PEN’s Translation and Linguistic Rights Committee has advocated for linguistic rights since it was founded in Stockholm in 1978. This Committee played a leading role in the creation of the Universal Declaration of Linguistic Rights (UDLR) in 1996, and continues to advocate on behalf of minority and endangered languages.
The UDLR was the result of a long process which began in September 1994 when the promoting bodies (the Translations and Linguistic Rights Committee and the Escarré International Centre for Ethnic Minorities and Nations) entrusted a committee of specialists from a variety of backgrounds and fields of activity with the task of drafting it. Some fifty experts from many different countries took part in the preparation of the twelve successive versions.
Aiming for the Declaration to be as representative as possible, two hundred and twenty persons from almost ninety different states belonging to all five continents attended the Conference at which the Declaration was passed. Delegates included representatives of some one hundred NGOs and PEN Centres.
Thanks to the broad range of contributions, the multiplicity of sociolinguistic contexts they reflect, and the efforts made to strike a balance between different viewpoints, the Declaration does not identify with any particular school of thought but aspires to be open to all currents and applicable to any situation.
The aim of the Declaration was to give rise to an International Convention of the United Nations which would recognise the linguistic rights as a universal right. PEN International continues to support and work towards this goal.
The Declaration proclaims the equality of linguistic rights, independent of the political or administrative status of languages or criteria such as the number of speakers. It considers the collective and individual dimensions of linguistic rights to be inseparable and interdependent; therefore the exercise of individual linguistic rights can only be made effective if equal respect is granted to the collective rights of all language communities and groups.
Achieving a successful balance between the linguistic rights of communities, groups and persons who share the same space is vital to harmonious social relations but it is also a matter of extraordinary complexity. Consequently the Declaration focuses on the rights of language communities which are historically established in their own territory with a view to defining a gradation, applicable to each case, of the rights of language groups with different degrees of historicity and self-identification and those of individuals living outside their community of origin.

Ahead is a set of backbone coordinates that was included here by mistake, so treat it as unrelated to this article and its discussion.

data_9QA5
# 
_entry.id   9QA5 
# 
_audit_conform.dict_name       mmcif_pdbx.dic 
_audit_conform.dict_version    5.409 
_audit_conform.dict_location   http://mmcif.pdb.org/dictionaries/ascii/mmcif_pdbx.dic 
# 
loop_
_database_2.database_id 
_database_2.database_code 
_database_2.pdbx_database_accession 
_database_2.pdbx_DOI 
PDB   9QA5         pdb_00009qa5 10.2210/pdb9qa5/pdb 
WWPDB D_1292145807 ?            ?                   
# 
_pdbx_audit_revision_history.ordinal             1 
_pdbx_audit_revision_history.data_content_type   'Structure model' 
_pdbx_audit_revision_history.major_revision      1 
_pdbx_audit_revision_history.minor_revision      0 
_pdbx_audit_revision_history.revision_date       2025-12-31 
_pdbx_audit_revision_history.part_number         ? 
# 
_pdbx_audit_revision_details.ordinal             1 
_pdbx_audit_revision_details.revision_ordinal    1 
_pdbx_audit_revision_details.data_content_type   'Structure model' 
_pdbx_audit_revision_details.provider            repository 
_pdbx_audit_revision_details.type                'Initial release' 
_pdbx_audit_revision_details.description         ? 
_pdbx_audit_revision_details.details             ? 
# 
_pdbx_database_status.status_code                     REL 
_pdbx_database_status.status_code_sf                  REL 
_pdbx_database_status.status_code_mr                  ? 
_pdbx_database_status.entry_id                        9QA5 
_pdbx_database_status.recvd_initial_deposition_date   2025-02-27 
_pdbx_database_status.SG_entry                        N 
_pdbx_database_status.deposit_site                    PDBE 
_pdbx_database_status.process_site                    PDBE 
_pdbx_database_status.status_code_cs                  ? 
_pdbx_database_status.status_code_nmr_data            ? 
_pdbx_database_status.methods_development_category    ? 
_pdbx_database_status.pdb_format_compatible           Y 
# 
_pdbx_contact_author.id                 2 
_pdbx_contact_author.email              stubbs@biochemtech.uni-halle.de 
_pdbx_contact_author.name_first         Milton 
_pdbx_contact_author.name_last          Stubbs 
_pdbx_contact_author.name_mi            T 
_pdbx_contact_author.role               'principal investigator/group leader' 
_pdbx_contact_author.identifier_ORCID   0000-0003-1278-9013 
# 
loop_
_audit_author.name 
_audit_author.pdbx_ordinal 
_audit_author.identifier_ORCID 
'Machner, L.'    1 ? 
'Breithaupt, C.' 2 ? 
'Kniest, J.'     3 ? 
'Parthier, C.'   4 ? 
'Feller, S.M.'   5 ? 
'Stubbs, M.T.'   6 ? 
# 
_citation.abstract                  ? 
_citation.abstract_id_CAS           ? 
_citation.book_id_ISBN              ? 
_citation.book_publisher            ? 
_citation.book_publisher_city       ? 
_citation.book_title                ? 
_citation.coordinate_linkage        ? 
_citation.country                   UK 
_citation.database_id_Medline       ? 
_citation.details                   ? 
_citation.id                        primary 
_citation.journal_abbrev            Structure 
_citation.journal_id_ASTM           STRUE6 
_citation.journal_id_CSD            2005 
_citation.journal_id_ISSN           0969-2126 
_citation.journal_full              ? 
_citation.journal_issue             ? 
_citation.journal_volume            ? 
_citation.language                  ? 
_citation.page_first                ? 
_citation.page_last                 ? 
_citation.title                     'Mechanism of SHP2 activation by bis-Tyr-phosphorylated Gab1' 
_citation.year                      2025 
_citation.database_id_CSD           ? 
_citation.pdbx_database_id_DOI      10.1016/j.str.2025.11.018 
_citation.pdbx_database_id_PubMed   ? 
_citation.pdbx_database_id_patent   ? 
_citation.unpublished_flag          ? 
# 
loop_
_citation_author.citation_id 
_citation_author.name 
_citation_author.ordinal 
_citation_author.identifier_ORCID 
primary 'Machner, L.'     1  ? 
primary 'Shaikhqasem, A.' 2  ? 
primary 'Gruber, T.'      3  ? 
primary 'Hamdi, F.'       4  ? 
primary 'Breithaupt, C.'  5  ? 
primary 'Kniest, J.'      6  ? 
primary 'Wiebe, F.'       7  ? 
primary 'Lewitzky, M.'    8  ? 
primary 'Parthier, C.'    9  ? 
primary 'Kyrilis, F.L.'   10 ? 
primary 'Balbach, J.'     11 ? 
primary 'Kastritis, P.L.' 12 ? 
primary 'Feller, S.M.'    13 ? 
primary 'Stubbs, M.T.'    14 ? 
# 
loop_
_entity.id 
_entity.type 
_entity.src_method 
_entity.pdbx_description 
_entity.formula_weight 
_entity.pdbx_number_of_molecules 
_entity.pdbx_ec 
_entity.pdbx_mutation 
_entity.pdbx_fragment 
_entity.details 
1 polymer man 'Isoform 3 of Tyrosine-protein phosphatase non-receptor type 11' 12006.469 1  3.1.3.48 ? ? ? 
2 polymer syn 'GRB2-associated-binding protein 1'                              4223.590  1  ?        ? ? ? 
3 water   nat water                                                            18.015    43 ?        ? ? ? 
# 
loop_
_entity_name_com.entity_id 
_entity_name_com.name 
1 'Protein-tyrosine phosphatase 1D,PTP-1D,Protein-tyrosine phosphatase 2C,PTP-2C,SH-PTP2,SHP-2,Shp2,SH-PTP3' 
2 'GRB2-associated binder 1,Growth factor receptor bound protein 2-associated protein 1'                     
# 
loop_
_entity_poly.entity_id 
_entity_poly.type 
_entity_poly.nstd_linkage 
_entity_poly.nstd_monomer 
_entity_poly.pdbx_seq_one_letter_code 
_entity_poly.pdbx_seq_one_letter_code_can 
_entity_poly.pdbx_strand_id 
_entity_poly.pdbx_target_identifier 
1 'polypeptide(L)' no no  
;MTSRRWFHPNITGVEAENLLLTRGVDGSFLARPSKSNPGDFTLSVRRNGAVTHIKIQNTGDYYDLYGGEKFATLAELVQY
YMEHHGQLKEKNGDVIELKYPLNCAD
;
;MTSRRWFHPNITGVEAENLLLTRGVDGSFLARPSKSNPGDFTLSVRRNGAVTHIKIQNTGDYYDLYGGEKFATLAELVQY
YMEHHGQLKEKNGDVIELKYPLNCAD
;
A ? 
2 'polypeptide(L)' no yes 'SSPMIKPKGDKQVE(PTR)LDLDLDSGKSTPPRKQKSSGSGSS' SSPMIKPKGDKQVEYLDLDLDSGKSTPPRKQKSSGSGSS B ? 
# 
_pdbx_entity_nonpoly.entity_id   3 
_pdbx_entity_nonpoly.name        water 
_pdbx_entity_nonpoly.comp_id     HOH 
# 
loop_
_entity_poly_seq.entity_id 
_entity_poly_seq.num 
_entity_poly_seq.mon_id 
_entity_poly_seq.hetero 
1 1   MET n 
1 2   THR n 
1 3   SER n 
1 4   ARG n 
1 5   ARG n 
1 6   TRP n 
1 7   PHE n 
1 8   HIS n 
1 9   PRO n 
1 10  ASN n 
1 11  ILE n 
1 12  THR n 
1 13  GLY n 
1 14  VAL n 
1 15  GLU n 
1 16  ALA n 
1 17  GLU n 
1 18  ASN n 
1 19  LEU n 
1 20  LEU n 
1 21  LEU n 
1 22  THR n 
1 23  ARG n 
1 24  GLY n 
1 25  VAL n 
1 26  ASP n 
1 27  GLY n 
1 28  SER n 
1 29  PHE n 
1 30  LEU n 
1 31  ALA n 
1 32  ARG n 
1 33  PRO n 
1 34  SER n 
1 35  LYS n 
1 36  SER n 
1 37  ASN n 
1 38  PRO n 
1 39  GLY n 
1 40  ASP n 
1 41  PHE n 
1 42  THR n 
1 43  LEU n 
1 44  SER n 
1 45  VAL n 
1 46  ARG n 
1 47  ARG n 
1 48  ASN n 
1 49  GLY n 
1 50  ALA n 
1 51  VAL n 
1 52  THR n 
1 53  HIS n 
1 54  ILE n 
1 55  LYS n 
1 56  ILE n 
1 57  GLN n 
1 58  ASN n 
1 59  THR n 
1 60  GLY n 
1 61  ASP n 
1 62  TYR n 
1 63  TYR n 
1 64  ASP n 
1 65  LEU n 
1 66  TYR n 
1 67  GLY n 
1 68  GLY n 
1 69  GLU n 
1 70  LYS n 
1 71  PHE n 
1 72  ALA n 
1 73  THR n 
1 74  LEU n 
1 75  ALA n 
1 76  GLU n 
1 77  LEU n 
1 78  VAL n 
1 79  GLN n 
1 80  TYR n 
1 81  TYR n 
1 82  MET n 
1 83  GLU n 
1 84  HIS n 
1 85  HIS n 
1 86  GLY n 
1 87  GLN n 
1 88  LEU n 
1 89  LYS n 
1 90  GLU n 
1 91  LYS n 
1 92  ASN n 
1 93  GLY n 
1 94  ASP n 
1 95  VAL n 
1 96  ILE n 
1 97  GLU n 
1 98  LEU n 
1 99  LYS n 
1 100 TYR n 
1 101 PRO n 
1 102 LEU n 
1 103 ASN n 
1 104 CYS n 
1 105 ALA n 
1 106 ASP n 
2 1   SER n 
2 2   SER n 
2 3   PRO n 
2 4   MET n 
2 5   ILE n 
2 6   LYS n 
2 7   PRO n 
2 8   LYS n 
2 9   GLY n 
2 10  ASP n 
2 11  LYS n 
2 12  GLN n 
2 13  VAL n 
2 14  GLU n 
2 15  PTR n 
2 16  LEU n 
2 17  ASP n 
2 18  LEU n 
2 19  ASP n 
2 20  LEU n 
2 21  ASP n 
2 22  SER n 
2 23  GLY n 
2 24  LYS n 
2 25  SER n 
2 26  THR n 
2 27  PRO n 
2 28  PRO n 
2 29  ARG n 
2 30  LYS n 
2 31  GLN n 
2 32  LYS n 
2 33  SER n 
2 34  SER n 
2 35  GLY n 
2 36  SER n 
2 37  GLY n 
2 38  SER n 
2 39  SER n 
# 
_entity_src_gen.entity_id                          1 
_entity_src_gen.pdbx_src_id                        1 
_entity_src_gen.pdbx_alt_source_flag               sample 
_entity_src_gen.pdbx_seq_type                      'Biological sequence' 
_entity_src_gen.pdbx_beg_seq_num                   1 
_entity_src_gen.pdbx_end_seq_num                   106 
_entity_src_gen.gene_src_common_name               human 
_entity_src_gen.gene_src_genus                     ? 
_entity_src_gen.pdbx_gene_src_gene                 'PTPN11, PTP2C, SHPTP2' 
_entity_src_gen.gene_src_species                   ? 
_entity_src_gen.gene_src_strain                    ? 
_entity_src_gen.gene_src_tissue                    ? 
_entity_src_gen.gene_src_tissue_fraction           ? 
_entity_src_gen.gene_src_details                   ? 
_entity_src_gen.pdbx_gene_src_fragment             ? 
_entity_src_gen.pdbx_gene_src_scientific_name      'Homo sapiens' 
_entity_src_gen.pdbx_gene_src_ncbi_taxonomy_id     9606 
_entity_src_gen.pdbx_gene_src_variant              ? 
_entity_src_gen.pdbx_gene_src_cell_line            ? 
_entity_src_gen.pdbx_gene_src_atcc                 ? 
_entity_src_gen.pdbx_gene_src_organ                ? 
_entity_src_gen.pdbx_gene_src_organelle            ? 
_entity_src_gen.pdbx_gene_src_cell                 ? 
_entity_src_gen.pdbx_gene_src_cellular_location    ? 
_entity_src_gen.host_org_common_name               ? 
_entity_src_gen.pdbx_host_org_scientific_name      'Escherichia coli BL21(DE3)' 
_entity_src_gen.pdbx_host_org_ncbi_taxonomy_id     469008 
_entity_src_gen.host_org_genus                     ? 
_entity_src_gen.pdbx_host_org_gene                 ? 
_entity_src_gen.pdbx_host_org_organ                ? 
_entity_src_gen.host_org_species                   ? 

Though the availability of resources may condition the exercise of linguistic rights, it would be unjust to deny the validity of such rights on grounds of insufficient means. It should be recalled that the implementation of such universally acknowledged rights as the right to life, health, work or education also requires considerable financing. The Declaration seeks to foster a worldwide commitment to solidarity in the field of language rights, to rectify shortcomings and make such rights viable for the most underprivileged. Therefore, while stressing the responsibility of public authorities, the Declaration focuses on rights and not on obligations or prohibitions, and calls for solutions appropriate to each case to be sought on the basis of democratic consensus.
The Translation and Linguistic Rights Committee developed the Girona Manifesto on Linguistic Rights in 2011 as a tool to aid the dissemination and implementation of the UDLR. PEN Centres around the world have assisted in translating it into nearly 50 languages, accessible here.
The Translation and Linguistic Rights Committee believes that translation is inseparable from linguistic rights and that the work of translators is central to the promotion of the right of all linguistic communities to be treated as equal. PEN is committed to an understanding of translation wherein all literatures, no matter how they are defined, enrich one another.
‘To Be Translated Or Not To Be’ (2007), edited by Esther Allen, is a report on the international situation of literary translation produced by PEN International and Insitut Ramon Llull.
26 Exchanges: Journeys between and behind the lines of language (2009) is a publication of the 2009 exhibition by PEN International and UNESCO which addressed issues of translation. The stories involved pairing 11 PEN writers from around the world with 11 writers from 26, the association and group for writers, editors and language consultants.